Others began to use the same approach on a wide variety of issues. “Then we had really the first effective coordinated series of shareholder proposals on South Africa [about apartheid],” Minow says.

Although votes aren’t binding, they can become embarrassing. More liberal policy proposals have gone from receiving no attention to regularly reaching 30 percent to 50 percent of shareholder votes. They catch attention.

They can also bump up against SEC Rule 14a-8, which goes back to the Securities Exchange Act of 1934 and governs submission of shareholder proposals. Boards and the SEC can exclude proposals for a number of reasons, which activists have learned to navigate over the years.

As activist groups on the left have been successful in at least getting proposals past the barriers, Minow thinks conservative groups are largely copying their wording. Also, because the SEC rules only allow one variation on a proposal in a year, similar phrasing and quick submission from a group on the right can block out proposals on the left, a view that Morningstar has also reported. 

Peck says their intentions are different and only use language similar to successful efforts from liberal groups to get proposals accepted. As far as getting something in quickly and keeping competing proposals out, “there’s definitely an element of that,” Peck says. “If you snooze, you lose.” Although he claims he’d rather see all proposals allowed.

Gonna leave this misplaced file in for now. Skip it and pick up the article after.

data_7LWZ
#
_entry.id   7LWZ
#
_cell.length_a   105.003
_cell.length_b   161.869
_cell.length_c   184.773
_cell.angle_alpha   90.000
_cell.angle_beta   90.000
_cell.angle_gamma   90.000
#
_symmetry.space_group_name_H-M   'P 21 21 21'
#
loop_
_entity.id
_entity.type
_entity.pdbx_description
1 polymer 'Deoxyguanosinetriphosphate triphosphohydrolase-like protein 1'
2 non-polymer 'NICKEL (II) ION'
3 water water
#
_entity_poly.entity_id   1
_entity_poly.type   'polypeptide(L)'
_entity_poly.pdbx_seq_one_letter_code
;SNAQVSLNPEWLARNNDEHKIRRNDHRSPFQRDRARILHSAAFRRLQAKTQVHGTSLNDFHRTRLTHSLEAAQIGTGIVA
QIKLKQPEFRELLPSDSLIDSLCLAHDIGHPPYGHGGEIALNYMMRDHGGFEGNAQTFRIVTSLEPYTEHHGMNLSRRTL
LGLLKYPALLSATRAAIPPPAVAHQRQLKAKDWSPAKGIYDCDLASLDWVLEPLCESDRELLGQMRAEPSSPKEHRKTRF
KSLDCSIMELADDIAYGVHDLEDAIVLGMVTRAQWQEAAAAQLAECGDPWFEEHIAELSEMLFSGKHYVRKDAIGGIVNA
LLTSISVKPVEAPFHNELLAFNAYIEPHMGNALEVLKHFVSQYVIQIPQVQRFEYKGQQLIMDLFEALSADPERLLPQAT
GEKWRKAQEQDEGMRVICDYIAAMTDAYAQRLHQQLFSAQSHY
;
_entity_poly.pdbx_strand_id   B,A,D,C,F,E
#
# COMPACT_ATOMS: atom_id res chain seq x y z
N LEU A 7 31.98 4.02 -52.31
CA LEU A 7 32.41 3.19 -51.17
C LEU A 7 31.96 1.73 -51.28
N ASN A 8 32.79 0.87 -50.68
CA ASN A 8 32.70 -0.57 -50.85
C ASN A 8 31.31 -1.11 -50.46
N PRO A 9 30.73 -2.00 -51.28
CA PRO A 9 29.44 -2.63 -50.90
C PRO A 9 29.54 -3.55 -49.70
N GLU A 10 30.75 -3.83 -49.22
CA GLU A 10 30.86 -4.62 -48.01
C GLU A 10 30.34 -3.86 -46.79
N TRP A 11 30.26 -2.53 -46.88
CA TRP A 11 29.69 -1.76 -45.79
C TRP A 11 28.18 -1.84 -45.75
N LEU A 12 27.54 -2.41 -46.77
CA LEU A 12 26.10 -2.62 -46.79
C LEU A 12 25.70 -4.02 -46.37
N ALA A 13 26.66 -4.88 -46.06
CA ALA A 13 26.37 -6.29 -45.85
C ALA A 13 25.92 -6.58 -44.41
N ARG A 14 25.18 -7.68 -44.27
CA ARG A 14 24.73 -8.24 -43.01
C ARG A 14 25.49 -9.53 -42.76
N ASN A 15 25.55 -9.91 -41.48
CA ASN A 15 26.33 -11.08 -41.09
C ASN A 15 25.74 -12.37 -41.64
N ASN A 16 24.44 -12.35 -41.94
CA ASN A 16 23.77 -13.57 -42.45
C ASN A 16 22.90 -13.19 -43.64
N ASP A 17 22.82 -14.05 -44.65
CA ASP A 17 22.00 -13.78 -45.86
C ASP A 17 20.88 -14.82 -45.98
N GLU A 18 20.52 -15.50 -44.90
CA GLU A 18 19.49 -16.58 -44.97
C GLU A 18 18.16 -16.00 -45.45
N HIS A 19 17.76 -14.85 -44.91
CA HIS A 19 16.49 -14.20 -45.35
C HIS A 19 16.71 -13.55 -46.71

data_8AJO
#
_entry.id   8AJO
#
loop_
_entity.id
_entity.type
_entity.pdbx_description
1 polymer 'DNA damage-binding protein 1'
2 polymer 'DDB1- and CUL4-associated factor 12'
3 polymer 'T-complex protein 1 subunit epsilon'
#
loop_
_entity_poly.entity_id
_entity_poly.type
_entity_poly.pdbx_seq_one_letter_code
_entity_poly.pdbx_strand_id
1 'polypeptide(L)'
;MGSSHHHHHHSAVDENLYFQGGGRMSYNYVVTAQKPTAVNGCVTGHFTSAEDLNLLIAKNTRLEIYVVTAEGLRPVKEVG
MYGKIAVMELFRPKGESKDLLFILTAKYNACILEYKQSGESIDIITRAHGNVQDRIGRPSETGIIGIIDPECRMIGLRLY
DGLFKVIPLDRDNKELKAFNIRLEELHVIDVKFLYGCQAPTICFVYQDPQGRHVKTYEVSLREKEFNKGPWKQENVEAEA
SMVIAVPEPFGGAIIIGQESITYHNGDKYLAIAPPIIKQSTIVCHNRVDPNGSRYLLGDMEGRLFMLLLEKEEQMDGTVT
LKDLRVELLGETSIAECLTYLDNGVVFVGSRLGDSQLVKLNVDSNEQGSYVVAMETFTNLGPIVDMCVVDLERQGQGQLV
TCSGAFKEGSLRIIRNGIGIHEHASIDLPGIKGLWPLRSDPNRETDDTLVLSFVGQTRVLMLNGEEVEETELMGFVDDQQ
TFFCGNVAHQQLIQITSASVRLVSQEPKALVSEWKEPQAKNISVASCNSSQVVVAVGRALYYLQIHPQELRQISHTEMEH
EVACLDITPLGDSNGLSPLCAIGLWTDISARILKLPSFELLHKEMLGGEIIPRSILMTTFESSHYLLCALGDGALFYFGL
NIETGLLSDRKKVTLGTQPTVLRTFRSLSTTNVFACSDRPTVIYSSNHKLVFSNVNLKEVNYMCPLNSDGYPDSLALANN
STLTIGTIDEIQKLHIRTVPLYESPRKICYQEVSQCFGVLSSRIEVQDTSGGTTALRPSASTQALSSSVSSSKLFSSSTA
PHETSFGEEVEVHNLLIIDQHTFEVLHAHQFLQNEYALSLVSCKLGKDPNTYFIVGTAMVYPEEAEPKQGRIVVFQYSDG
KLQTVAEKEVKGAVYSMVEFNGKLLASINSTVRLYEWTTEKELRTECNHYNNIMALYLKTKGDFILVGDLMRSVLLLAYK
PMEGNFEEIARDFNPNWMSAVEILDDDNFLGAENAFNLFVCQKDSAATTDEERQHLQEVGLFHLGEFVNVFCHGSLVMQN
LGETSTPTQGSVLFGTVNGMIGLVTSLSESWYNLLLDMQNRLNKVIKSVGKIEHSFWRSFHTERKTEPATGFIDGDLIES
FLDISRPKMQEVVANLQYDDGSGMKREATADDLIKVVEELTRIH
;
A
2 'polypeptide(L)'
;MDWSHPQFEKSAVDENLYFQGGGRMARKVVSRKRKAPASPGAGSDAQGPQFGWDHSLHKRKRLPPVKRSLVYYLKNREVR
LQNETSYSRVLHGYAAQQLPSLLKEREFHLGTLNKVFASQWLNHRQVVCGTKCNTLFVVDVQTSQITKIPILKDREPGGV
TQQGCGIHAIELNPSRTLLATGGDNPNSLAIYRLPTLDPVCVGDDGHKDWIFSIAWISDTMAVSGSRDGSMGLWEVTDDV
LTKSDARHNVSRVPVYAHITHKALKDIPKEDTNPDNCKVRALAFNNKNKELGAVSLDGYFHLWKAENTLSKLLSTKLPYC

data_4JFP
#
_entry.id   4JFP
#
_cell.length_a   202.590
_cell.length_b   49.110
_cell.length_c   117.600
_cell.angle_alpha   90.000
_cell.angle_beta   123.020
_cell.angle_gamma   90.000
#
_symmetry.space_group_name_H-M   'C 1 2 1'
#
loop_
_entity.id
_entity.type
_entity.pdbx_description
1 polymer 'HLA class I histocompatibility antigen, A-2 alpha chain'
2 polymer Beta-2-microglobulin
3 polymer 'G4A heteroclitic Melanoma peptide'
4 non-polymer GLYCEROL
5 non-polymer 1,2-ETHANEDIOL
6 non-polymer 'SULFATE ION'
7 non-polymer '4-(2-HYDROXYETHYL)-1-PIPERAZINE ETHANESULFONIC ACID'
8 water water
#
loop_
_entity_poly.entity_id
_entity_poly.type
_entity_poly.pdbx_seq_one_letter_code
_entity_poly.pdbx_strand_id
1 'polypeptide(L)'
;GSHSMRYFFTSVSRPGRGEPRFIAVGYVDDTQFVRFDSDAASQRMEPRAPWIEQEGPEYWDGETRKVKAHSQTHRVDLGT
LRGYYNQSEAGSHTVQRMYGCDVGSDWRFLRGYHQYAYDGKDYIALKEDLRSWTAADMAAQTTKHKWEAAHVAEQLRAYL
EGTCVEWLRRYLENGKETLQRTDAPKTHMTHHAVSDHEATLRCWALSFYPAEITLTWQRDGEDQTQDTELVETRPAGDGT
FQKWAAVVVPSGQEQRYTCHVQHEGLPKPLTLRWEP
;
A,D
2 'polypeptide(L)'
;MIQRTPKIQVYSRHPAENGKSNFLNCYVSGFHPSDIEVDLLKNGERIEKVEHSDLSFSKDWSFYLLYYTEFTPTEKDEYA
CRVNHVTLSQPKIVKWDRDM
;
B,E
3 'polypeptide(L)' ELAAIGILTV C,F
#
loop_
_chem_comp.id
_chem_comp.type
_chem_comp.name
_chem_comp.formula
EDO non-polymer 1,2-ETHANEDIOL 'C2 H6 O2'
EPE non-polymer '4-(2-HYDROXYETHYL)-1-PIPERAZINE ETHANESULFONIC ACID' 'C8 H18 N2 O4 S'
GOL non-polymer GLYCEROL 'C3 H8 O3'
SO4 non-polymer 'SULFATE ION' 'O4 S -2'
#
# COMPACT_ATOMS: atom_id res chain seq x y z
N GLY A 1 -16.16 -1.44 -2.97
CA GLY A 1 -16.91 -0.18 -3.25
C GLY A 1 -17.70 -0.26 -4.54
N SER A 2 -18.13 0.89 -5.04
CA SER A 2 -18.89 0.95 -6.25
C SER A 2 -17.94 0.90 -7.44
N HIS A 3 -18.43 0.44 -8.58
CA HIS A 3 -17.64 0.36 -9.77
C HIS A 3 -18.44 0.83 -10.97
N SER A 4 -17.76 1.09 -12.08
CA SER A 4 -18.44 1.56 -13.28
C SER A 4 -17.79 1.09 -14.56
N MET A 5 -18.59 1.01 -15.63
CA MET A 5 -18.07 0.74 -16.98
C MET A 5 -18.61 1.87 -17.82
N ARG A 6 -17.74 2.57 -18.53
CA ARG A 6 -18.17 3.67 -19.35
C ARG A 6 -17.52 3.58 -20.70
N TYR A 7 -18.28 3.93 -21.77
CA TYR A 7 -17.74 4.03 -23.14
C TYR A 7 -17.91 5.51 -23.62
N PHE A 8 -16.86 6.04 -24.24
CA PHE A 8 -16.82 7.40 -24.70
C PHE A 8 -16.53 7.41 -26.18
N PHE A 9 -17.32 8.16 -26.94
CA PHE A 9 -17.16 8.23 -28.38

“If conservative shareholders want to push for companies to adopt positions that favor conservative causes, they are free to do so,” says Samuel Gregg, a distinguished fellow in political economy and senior research faculty at the American Institute for Economic Research, a libertarian think tank. “The risk, however, is that it simply results in the further politicization of shareholder meetings.” Gregg thinks ultimately political neutrality would be the most attractive approach to investors.

But with determined true believers on all sides, the chances of that are likely lower than getting a proposal passed at Apple.

Apple’s Diversity Efforts Targeted as the Right Steals the Left’s Activist Playbook